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Microsoft launches continuous data protection product

Following in IBM's footsteps.

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Microsoft has launched a disk-to-disk continuous data backup product, Data Protection Manager (DPM). The software saves up to eight snapshots of data off Windows servers throughout the day, allowing IT administrators to restore files from disk faster and use a larger number of data points from which to recover information.

DPM installs on Windows Server 2003 and takes up to 64 snapshots of data over eight days, storing them on a generic Wintel server. Retail pricing starts at US$950 per server. Microsoft announced the product a year ago and had it in beta testing even before that announcement.

James Tarala, CIO and chief technology officer at Schenck Business Solutions in Milwaukee, said he recently purchased DPM and expects to use it eliminate daily tape backups at 11 remote offices. His plan is to replicate snapshots to three new iSCSI storage arrays at his primary data centre.

"One thing I like is the DPM product is less expensive," Tarala said, explaining that it's easier and faster to manage incremental disk backups instead of full or incremental tape backups. "From a time standpoint, one of the things that takes so much time is going back to tape to recover files."

Continuous data protection products come in two iterations: those that record every change to data at the byte level, which allows IT administrators to dial back to any point in time, and those like Microsoft's DPM, which take periodic snapshots of data, allowing recovery back to specific points in time.

Whichever model is used, continuous data protection dramatically improves how quickly the restoration of data can occur as well as the recovery point objectives when compared to traditional incremental or full backups, said Brian Babineau, an analyst at Enterprise Strategy Group.

Rakesh Narasimhan, general manager of Microsoft's Windows Enterprise Management division, said Microsoft was convinced by the move away from tape backup products that customers wanted more "rapid and reliable recovery."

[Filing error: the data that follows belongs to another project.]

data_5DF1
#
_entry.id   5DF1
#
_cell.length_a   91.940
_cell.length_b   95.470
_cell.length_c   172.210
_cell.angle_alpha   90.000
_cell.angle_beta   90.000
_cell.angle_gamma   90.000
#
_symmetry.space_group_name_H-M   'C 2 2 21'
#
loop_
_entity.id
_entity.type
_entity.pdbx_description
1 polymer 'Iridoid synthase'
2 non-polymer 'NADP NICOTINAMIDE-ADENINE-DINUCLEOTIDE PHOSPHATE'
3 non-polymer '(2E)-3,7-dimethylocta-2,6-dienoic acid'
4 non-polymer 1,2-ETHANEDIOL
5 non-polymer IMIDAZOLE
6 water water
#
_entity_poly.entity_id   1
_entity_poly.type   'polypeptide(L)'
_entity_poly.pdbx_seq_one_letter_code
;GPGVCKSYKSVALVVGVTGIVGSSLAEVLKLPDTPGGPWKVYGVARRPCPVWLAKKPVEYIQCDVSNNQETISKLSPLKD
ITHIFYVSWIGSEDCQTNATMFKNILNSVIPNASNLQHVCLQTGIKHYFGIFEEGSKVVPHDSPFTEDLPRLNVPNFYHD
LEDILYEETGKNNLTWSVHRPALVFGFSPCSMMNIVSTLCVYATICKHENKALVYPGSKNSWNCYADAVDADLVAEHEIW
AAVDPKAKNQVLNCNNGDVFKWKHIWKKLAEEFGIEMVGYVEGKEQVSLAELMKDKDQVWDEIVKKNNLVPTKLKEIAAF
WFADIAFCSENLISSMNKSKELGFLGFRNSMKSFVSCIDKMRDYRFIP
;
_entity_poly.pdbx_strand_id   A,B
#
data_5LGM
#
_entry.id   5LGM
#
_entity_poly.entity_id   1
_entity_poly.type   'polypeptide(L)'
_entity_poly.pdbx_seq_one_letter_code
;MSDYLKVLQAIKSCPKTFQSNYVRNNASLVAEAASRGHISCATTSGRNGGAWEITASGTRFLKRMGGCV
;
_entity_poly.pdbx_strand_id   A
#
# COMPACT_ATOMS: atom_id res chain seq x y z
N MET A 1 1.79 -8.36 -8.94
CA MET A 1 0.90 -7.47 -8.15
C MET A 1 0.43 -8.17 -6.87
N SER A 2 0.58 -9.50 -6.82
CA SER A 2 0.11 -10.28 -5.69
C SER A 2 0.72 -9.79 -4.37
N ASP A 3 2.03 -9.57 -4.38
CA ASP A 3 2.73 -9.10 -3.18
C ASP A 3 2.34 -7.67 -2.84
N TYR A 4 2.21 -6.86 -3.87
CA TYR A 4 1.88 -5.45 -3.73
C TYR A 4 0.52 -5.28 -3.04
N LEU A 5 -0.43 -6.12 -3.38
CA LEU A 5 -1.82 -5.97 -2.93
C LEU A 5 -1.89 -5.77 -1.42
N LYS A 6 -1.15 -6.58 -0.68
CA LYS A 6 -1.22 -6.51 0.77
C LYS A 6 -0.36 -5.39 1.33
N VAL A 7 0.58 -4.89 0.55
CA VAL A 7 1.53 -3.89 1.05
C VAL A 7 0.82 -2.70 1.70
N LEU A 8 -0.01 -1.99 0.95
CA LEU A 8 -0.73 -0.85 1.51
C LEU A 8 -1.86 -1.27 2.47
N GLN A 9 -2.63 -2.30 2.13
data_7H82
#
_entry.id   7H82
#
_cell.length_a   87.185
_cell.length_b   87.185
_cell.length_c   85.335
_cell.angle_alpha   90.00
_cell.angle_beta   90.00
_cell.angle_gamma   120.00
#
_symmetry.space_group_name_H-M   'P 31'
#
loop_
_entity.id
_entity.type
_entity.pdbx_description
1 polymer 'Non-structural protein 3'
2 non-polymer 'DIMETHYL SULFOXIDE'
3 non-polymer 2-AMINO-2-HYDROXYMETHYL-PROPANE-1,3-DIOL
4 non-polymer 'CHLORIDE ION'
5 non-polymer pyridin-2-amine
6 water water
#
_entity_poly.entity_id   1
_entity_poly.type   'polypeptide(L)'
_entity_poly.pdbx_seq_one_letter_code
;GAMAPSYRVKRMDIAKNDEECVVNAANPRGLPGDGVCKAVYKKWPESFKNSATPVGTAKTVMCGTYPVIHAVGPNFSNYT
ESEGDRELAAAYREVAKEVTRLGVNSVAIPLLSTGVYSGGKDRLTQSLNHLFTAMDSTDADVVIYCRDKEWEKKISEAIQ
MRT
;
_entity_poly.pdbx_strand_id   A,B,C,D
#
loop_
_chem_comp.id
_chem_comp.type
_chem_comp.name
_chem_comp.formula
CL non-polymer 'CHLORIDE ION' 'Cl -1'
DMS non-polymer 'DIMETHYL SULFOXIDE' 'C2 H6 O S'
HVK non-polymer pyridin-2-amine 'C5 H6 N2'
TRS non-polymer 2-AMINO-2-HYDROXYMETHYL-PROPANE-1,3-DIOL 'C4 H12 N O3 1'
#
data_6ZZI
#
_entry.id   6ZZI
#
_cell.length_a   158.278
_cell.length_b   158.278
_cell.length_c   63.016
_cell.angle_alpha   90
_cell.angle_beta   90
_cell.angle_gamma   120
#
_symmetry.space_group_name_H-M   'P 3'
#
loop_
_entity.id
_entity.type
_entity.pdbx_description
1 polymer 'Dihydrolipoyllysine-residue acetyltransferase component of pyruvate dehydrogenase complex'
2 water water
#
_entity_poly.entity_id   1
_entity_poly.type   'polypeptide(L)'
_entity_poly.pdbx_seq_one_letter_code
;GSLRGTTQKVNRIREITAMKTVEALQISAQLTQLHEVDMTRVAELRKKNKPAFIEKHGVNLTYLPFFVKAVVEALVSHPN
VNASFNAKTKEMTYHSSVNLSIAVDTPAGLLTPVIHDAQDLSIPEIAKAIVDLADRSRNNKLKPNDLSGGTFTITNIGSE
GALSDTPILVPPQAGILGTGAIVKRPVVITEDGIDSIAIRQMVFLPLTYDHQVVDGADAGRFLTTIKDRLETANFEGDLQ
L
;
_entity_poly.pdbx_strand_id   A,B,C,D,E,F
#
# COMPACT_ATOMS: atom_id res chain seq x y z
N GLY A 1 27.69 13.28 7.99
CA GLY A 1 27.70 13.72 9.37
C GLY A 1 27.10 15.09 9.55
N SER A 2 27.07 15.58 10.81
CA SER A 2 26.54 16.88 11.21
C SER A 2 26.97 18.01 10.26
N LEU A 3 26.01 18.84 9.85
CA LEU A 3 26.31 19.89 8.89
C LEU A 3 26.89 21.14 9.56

Babineau said the product will be popular. Enterprise Strategy Group recently surveyed IT managers at 228 companies asking them whether they would use a Microsoft disk-based backup product. Forty-seven percent said they would. When asked if they'd heard about Microsoft's DPM, 40 percent said they hadn't, and another 40 percent said they had, but knew little about it, according to Babineau. The rest said they were very familiar with the product.

"We've got 80 percent of them saying don't know much about it, but 50 percent of those saying if Microsoft had disk-based backup product, they would use it. You can see the depth of branding and marketing muscle Microsoft can drag along with their product," Babineau said.

Microsoft said it has partnered with major backup software vendors - such as Veritas Software (now part of Symantec) and CommVault Systems - to integrate DPM with their backup software. Those backup vendors' products could perform traditional backups off the Microsoft DPM servers and then either store them to primary disk arrays and/or to tape archives.

Babineau described Microsoft's DPM and other continuous data protection products as simply "another feature function in the backup world." While those products now appear as a separate market, over time large vendors will add the feature to their existing backup products.

For example, IBM last month announced Tivoli Continuous Data Protection for Files. Babineau said EMC is likely announce soon that it will resell another vendor's continuous data protection product. Quantum is also is expected to release an appliance that works with its DX Series arrays.


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